Though we need to make sure we're getting enough vitamin D daily, we also need to avoid getting too much (per NIH). All people should be careful not to go above the maximum daily recommended amounts of vitamin D, which is 1,000 IU for an infant and 4,000 IU for an adult. Getting too much could lead to symptoms like nausea, excessive thirst, and loss of appetite. Fortunately, it's not possible to get too much vitamin D from the sun alone, as skin naturally avoids making excessive amounts of it.

In more serious cases, too much vitamin D can pose a serious risk to your health. Pediatric endocrinologist Thomas Carpenter tells Yale Medicine that excess vitamin D goes into your bloodstream, which could make you absorb a toxic amount of calcium. This oversaturation of calcium in the blood can lead to kidney stones, kidney failure, bone and muscle weakness, and heart problems such as cardiac arrhythmia (per Mayo Clinic).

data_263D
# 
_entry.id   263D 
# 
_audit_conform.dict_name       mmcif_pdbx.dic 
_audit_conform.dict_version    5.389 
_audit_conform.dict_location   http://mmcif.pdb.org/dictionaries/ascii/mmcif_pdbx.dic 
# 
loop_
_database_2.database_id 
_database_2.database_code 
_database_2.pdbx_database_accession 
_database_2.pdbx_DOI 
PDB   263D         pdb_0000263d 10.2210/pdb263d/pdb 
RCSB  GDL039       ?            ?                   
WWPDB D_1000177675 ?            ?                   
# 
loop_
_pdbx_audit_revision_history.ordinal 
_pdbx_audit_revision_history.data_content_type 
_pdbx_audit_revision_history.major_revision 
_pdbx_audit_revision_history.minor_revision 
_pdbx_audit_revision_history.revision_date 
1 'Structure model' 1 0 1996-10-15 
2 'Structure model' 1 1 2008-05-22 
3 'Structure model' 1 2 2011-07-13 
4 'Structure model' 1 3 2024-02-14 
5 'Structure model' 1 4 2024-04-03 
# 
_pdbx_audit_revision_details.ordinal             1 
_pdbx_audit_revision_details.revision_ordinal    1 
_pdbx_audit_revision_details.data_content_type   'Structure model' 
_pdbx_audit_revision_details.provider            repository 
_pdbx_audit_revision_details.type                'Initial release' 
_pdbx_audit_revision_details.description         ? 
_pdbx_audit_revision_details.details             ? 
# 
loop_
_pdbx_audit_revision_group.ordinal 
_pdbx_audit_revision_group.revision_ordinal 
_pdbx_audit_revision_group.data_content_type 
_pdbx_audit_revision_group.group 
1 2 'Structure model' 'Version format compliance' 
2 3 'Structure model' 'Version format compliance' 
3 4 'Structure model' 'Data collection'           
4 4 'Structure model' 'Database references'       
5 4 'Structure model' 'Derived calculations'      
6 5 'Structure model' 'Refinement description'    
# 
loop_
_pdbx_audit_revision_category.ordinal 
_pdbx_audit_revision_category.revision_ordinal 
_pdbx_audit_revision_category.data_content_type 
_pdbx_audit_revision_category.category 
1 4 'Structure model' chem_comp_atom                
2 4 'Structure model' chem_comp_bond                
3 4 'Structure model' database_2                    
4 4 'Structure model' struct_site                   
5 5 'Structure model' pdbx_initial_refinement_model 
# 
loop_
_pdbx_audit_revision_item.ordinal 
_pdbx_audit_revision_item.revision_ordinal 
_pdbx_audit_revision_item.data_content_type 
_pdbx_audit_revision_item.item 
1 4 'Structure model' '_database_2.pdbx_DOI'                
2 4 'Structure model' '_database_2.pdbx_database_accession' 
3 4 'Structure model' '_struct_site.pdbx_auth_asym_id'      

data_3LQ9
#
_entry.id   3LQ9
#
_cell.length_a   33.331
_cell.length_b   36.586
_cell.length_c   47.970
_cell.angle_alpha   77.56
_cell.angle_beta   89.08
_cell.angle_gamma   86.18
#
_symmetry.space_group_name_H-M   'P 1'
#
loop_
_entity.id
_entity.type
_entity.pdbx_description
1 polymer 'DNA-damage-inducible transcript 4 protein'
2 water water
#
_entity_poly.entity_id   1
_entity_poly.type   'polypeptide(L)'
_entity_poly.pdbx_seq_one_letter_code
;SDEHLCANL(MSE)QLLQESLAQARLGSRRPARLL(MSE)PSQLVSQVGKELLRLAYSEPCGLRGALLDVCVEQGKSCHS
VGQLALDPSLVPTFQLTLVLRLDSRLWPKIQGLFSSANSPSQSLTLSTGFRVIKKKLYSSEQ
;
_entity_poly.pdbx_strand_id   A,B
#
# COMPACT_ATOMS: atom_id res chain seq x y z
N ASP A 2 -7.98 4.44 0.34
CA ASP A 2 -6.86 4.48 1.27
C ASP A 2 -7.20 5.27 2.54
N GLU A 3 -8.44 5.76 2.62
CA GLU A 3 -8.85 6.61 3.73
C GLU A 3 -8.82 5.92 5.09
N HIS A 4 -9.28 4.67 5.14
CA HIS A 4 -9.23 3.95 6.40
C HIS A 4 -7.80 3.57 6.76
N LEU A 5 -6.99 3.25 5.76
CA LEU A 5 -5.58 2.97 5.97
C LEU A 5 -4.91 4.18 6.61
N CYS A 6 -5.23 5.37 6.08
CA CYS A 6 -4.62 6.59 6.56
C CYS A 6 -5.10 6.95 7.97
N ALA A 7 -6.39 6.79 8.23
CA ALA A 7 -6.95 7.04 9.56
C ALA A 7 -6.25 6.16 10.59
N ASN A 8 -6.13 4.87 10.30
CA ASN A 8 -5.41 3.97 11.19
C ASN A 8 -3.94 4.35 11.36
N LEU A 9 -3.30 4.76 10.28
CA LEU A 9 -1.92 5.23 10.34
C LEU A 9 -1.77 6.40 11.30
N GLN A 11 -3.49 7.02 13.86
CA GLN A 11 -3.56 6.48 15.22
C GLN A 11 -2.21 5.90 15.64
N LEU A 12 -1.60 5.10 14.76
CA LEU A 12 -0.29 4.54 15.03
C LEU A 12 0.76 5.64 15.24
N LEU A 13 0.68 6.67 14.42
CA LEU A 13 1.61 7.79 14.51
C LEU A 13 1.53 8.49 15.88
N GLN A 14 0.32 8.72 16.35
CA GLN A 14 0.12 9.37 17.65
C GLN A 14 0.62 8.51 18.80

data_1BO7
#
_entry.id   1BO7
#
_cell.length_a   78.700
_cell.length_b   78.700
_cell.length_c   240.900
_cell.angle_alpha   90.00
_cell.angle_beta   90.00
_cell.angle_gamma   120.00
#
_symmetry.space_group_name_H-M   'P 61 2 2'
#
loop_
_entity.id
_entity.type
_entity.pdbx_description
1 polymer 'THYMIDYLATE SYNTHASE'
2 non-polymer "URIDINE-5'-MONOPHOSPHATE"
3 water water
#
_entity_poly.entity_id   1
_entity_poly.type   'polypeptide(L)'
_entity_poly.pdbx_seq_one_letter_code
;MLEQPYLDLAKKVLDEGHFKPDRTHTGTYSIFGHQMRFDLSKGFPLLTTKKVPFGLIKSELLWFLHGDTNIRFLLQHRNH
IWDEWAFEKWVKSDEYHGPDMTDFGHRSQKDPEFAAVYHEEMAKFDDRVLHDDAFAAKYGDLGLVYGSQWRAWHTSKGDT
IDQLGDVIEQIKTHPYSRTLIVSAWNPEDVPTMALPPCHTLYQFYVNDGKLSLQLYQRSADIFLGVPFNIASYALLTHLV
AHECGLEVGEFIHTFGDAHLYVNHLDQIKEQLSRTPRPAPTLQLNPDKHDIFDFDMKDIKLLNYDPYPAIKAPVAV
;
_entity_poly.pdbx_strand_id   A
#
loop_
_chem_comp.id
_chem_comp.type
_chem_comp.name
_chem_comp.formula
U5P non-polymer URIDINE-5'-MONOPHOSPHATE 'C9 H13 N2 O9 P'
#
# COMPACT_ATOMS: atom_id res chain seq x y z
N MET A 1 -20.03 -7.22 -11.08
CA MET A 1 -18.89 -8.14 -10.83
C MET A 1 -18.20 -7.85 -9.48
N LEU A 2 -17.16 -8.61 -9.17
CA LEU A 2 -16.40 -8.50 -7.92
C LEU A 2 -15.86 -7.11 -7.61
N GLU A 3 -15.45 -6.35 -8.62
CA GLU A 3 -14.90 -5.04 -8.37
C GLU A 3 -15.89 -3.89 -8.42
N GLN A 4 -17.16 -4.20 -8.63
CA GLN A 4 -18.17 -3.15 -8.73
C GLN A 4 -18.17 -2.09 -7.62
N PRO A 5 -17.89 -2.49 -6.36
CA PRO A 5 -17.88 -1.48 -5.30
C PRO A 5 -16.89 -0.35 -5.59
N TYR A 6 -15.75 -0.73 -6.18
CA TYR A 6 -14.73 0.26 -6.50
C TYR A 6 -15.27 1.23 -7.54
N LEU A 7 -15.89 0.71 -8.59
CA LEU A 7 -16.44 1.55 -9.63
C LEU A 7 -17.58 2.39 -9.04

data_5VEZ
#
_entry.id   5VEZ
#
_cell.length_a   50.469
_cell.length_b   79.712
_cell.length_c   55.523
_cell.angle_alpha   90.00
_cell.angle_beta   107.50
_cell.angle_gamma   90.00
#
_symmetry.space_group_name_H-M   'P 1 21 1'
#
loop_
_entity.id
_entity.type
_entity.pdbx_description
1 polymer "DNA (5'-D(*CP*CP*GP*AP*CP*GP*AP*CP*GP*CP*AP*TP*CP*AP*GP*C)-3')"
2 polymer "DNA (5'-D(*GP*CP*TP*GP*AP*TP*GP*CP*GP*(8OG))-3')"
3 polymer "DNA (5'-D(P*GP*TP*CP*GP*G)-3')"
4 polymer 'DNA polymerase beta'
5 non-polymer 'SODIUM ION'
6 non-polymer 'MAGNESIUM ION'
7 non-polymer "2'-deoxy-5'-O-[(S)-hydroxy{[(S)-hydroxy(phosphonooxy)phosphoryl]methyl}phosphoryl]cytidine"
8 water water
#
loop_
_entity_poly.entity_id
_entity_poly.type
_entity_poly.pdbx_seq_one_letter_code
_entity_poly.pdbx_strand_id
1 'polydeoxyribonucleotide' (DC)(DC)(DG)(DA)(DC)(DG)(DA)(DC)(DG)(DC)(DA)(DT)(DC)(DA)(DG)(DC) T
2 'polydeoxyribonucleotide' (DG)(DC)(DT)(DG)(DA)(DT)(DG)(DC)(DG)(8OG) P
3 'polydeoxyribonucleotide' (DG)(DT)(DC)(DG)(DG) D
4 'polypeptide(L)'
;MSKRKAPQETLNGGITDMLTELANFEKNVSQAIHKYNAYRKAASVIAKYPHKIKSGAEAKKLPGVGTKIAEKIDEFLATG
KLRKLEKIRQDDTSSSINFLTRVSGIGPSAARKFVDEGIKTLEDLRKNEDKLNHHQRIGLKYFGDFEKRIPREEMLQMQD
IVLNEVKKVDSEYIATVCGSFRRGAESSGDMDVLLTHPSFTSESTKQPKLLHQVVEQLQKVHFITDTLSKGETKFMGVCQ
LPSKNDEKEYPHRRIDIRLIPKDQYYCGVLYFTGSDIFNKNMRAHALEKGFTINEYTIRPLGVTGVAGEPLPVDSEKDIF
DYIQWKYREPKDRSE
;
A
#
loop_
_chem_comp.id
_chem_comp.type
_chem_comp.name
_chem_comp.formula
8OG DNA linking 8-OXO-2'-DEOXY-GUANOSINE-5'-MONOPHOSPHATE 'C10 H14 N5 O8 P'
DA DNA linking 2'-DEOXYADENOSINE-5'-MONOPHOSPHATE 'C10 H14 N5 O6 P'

Vitamin D might help protect against the COVID-19 virus

Vitamin D is known to keep bones healthy and can potentially improve heart health and boost your mood (per Healthline). There's still a lot to learn about this miracle vitamin, so researchers continue to find links between it and the body. One more recent discovery is the possibility that vitamin D could act as a protectant against the COVID-19 virus. The infectious disease comes from a coronavirus strain that typically causes respiratory illness, but may lead to severe symptoms in those with underlying medical conditions or weak immune symptoms (via World Health Organization).

A March 2021 study published in JAMA Open Network found that Black individuals with higher-than-adequate blood levels of vitamin D had a lower risk of contracting the COVID-19 virus than those with adequate levels (via University of Chicago Medicine). The study didn't yield the same results with white people, but the same research team is leading more clinical trials to learn more. Chief of Hospital Medicine at the UChicago Medicine and lead study author David Meltzer explains, "[The result] supports arguments for designing clinical trials that can test whether or not vitamin D may be a viable intervention to lower the risk of the disease, especially in persons of color."

Vitamin D interacts with some drugs